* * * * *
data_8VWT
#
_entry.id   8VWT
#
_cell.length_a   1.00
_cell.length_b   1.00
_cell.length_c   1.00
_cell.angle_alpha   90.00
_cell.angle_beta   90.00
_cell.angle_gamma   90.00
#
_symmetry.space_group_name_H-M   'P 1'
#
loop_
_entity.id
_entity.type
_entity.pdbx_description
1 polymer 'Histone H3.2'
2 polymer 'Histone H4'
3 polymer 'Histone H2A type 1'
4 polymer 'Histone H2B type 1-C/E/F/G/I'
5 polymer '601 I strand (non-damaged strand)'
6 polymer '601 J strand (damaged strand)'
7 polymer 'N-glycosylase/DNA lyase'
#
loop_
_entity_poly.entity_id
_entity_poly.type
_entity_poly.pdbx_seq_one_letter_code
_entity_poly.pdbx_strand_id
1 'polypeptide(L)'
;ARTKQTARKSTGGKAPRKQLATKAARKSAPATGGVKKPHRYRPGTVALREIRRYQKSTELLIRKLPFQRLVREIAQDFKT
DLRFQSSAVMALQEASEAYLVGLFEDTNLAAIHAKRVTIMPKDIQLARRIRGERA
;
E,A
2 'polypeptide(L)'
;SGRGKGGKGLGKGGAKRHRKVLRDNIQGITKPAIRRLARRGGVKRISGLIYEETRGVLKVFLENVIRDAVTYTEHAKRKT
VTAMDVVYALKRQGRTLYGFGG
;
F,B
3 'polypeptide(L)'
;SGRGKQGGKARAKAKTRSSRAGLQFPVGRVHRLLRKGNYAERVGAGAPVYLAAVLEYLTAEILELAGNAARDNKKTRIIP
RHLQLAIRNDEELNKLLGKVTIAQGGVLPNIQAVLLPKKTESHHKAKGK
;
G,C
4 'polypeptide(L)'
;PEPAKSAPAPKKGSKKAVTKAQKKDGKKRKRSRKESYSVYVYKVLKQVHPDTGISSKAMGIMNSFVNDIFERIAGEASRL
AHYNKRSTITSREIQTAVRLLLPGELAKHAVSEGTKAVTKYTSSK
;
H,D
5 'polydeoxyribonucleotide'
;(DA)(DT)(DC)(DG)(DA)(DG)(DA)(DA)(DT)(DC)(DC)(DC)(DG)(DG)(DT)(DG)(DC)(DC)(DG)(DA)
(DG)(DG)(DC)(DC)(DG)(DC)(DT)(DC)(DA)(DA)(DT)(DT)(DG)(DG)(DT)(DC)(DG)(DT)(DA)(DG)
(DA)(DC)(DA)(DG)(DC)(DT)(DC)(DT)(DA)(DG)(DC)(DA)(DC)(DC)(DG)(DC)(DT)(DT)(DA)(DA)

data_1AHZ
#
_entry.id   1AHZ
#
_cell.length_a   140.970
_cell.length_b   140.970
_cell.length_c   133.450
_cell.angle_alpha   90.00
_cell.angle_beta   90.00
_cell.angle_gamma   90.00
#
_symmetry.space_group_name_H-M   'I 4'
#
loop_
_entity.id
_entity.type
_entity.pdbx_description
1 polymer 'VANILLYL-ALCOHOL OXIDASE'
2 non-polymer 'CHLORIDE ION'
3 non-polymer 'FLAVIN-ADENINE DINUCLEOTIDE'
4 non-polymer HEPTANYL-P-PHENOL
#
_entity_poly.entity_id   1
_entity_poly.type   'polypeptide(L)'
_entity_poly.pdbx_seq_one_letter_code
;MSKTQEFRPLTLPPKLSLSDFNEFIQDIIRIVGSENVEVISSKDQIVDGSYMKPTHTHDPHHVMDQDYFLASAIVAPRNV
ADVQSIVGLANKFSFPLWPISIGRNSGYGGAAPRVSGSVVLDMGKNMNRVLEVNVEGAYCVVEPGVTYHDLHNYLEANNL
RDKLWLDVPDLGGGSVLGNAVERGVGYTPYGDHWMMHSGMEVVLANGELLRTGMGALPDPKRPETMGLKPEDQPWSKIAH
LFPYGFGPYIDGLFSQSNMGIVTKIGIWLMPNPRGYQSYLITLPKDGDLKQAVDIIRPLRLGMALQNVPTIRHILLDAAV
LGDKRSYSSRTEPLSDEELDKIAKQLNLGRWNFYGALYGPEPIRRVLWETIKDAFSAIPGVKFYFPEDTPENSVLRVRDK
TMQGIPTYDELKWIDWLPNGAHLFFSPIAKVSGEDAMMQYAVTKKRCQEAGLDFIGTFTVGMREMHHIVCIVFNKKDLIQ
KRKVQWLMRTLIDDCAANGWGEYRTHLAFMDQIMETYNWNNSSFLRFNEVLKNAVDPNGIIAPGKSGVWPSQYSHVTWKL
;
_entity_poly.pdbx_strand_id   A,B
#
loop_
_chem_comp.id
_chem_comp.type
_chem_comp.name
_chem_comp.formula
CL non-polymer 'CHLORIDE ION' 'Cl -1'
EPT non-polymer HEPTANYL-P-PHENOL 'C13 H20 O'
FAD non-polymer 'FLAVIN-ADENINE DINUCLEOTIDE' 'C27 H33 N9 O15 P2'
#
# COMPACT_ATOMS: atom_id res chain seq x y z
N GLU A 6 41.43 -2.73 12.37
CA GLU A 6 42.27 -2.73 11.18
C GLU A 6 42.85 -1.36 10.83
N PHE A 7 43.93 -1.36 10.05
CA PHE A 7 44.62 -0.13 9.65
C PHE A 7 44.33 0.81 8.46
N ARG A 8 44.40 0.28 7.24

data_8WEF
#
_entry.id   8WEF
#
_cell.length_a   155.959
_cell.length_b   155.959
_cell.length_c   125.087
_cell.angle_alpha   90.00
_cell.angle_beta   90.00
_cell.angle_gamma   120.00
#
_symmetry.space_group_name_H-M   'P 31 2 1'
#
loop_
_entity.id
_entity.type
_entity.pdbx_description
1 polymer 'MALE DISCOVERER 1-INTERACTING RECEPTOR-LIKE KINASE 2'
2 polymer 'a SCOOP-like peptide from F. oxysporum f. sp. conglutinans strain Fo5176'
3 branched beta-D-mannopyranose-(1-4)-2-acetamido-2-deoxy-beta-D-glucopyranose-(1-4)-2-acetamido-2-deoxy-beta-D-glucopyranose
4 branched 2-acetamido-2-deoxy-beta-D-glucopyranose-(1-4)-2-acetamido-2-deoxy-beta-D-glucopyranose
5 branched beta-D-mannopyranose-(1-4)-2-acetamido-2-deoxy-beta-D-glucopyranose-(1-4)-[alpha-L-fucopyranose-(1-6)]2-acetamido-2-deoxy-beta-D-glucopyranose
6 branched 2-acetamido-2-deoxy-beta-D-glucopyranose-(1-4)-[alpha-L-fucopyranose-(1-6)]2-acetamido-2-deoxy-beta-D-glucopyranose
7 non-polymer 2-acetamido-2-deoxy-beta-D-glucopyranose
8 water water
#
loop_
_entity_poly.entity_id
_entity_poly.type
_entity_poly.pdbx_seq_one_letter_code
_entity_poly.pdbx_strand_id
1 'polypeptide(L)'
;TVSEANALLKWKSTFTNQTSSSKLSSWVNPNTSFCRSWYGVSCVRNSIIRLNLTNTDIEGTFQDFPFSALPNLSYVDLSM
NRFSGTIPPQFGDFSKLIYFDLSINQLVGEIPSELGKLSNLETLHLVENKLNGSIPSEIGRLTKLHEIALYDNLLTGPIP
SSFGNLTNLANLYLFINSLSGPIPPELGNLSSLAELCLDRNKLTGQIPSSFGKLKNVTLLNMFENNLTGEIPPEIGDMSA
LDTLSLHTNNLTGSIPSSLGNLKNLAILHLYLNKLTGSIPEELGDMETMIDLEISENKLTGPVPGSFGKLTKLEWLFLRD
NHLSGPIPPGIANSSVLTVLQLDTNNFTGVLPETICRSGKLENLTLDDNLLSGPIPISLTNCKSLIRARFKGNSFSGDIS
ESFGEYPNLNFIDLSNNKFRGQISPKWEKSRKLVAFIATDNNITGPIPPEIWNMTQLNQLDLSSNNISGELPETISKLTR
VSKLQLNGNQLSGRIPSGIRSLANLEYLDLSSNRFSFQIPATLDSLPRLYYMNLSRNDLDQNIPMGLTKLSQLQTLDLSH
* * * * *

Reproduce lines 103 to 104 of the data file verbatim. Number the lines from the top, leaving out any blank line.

N PHE A 7 43.93 -1.36 10.05
CA PHE A 7 44.62 -0.13 9.65